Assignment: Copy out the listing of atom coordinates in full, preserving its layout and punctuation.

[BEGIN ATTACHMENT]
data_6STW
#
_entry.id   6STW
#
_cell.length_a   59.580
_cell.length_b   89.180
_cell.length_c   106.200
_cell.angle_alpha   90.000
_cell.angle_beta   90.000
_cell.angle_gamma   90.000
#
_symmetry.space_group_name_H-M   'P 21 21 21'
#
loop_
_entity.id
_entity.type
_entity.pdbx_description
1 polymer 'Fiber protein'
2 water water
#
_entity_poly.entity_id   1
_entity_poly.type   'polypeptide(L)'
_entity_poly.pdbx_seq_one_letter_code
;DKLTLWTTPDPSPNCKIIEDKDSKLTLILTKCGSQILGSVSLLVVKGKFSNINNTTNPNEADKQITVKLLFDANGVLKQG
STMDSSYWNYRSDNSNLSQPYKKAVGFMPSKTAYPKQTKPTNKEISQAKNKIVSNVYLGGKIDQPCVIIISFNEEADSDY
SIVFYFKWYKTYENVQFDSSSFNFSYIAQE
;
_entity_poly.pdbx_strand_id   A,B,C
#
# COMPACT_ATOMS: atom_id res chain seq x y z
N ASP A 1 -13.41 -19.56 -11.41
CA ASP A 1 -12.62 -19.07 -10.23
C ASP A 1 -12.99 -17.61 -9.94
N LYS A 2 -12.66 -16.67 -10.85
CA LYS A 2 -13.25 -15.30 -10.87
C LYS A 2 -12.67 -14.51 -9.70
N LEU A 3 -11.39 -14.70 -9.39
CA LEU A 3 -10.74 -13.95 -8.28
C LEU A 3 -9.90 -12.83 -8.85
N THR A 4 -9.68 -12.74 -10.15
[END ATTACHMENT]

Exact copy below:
data_6STW
#
_entry.id   6STW
#
_cell.length_a   59.580
_cell.length_b   89.180
_cell.length_c   106.200
_cell.angle_alpha   90.000
_cell.angle_beta   90.000
_cell.angle_gamma   90.000
#
_symmetry.space_group_name_H-M   'P 21 21 21'
#
loop_
_entity.id
_entity.type
_entity.pdbx_description
1 polymer 'Fiber protein'
2 water water
#
_entity_poly.entity_id   1
_entity_poly.type   'polypeptide(L)'
_entity_poly.pdbx_seq_one_letter_code
;DKLTLWTTPDPSPNCKIIEDKDSKLTLILTKCGSQILGSVSLLVVKGKFSNINNTTNPNEADKQITVKLLFDANGVLKQG
STMDSSYWNYRSDNSNLSQPYKKAVGFMPSKTAYPKQTKPTNKEISQAKNKIVSNVYLGGKIDQPCVIIISFNEEADSDY
SIVFYFKWYKTYENVQFDSSSFNFSYIAQE
;
_entity_poly.pdbx_strand_id   A,B,C
#
# COMPACT_ATOMS: atom_id res chain seq x y z
N ASP A 1 -13.41 -19.56 -11.41
CA ASP A 1 -12.62 -19.07 -10.23
C ASP A 1 -12.99 -17.61 -9.94
N LYS A 2 -12.66 -16.67 -10.85
CA LYS A 2 -13.25 -15.30 -10.87
C LYS A 2 -12.67 -14.51 -9.70
N LEU A 3 -11.39 -14.70 -9.39
CA LEU A 3 -10.74 -13.95 -8.28
C LEU A 3 -9.90 -12.83 -8.85
N THR A 4 -9.68 -12.74 -10.15